Study Objectives and Methods

The overall goal for the National Consumer Survey on the Medication Experience was to collect initial data for describing respondents’ medication experiences. The specific objectives for this study were to identify and describe consumer segments based on the following components of the medication experience:

  1. Healthcare consumer type
  2. Medication beliefs
  3. Patient activation
  4. Information seeking
  5. Nature of interactions with health professionals for decision-making

The findings showed that the medication experience is more than a clinical experience … it is a social and personal experience. Typically, the health care system views the medication experience in terms of clinical problem-solving (prescribing, monitoring, reconciling) and in terms of medication regimen adherence (following directions). Our findings revealed that the medication experience is rooted in medication beliefs, personal abilities and motivations, information processing, decision-making, relationships, finances, and the effects of life experiences.

Patients vary widely in their make-up, their preferences, and their needs. Some patients don’t want to receive any information from others about their medications while others desire to take an active role in making decisions about them. Some people want information about effects of medications and others want to know about safety. In addition, when people seek information about medicines, there is a high likelihood that they will involve a personal contact, either lay or professional, in their search. This all underlines the importance of social networks in the decisions we make about prescription drugs. Patients have different abilities, motivations, and needs when it comes to medication use. The challenge, then, is to meet the needs of each individual.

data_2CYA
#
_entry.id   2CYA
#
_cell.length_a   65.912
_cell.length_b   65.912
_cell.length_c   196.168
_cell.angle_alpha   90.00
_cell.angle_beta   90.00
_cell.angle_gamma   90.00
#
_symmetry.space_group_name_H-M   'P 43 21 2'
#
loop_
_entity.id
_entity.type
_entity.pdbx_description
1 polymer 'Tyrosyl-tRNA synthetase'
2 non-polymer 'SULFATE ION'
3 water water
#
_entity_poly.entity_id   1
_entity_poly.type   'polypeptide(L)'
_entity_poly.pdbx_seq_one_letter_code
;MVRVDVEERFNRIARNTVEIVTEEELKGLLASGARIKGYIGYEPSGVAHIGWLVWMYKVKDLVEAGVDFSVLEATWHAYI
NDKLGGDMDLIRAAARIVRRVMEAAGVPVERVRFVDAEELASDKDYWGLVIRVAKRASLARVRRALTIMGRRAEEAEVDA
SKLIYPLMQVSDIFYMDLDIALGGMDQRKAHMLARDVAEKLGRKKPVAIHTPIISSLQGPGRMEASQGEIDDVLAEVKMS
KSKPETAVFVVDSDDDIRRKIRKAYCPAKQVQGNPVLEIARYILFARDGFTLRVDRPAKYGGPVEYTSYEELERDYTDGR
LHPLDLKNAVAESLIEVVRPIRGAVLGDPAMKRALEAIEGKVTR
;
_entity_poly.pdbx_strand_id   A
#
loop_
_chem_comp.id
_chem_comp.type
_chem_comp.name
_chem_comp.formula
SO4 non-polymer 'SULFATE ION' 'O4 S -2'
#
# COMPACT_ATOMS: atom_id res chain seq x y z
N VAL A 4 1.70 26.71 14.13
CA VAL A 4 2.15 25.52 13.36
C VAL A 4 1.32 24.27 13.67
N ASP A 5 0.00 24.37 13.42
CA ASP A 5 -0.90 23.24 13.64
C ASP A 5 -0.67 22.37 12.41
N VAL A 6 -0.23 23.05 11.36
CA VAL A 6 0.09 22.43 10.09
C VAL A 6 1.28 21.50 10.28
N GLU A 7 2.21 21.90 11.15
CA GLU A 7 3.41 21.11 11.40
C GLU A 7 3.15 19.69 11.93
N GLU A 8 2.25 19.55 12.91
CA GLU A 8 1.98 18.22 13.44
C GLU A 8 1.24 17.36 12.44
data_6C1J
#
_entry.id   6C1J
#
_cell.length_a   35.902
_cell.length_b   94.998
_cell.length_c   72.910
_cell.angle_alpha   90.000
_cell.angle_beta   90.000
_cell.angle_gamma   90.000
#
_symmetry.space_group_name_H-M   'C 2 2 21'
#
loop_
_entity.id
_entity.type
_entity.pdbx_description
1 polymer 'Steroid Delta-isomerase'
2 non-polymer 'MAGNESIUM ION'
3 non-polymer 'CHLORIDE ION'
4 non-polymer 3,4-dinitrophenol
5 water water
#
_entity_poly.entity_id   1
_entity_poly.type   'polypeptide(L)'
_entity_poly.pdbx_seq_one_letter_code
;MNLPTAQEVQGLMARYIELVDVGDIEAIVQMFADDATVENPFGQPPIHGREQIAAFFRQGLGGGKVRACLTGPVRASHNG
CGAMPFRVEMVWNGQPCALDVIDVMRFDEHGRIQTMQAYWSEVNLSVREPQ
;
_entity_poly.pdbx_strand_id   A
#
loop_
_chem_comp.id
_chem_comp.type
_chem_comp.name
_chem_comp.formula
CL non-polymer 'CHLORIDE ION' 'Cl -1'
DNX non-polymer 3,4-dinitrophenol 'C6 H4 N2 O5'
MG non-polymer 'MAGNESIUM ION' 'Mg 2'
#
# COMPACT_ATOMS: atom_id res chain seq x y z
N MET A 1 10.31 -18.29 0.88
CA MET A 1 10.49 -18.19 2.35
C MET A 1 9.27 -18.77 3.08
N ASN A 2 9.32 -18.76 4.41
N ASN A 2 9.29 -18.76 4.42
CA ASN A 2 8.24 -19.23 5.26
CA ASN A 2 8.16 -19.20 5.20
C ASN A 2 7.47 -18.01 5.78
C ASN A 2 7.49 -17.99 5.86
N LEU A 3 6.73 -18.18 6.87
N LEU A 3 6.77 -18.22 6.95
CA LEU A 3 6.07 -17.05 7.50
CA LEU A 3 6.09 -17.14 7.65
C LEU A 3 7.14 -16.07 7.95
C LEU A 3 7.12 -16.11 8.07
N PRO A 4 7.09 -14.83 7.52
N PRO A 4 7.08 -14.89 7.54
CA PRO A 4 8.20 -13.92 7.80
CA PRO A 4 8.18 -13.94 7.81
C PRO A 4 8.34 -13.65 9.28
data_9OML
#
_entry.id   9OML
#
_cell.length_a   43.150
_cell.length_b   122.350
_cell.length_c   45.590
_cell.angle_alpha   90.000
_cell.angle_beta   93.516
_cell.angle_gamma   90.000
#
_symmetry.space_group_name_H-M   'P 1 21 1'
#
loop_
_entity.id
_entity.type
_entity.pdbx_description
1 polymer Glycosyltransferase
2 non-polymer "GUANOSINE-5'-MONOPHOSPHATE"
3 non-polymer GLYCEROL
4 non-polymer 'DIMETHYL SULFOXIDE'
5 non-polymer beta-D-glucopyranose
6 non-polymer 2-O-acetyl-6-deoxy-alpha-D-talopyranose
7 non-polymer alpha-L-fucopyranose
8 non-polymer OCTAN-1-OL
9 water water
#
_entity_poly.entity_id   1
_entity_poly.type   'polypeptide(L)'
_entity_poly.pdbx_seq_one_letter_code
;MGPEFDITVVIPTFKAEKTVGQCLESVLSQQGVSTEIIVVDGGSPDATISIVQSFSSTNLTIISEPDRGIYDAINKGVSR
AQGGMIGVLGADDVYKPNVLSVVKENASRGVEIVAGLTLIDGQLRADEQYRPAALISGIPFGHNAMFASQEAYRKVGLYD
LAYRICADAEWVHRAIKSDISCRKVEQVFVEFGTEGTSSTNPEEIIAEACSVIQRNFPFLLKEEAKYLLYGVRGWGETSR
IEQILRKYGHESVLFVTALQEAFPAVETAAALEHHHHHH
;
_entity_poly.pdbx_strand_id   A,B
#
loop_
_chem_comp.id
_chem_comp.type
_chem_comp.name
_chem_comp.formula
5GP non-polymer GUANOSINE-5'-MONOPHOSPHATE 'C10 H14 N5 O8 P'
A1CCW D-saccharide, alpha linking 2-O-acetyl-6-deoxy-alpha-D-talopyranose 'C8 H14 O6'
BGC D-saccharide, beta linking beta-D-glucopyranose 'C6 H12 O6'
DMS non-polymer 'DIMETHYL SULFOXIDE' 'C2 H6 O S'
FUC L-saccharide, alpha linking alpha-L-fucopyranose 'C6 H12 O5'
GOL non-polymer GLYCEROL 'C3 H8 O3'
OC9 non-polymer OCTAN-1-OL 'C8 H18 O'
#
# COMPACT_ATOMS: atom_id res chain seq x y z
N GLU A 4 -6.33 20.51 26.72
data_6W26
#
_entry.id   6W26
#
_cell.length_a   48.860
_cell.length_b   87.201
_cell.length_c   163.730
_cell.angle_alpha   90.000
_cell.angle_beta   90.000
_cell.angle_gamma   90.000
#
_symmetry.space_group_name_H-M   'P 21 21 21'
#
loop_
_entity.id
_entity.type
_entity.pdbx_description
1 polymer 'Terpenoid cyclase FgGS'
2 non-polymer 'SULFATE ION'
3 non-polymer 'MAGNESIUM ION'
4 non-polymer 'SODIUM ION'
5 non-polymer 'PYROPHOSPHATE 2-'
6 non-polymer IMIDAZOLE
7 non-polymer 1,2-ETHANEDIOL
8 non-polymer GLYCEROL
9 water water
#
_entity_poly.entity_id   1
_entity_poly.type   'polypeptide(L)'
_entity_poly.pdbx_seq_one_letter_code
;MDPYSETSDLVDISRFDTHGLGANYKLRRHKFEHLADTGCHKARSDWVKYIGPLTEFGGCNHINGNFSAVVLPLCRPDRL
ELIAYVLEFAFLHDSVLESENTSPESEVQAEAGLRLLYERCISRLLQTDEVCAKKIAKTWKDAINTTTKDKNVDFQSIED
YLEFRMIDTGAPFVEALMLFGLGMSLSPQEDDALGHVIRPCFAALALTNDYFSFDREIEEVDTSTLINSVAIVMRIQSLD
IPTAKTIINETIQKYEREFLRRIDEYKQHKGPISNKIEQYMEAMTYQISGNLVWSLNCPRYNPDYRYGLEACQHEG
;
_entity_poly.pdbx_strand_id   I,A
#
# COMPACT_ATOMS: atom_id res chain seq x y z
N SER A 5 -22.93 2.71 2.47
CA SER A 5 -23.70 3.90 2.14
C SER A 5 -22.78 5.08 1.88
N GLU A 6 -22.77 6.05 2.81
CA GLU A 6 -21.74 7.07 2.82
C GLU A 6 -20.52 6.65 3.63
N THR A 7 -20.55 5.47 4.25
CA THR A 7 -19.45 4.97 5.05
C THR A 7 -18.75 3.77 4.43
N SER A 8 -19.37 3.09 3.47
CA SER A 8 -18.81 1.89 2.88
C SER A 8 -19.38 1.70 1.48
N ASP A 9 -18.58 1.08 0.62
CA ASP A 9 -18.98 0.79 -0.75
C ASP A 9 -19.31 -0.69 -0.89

We propose that the findings provide insights for (a) establishing national priorities for patient-centered outcomes research, (b) accounting for treatment heterogeneity in comparative-effectiveness studies, and (c) incorporating individuals’ medication experiences into improved quality and efficiency of health care. For more information, contact Jon Schommer, PhD (schom010@umn.edu). Funding for this research was provided by the University of Minnesota Grant Award Program.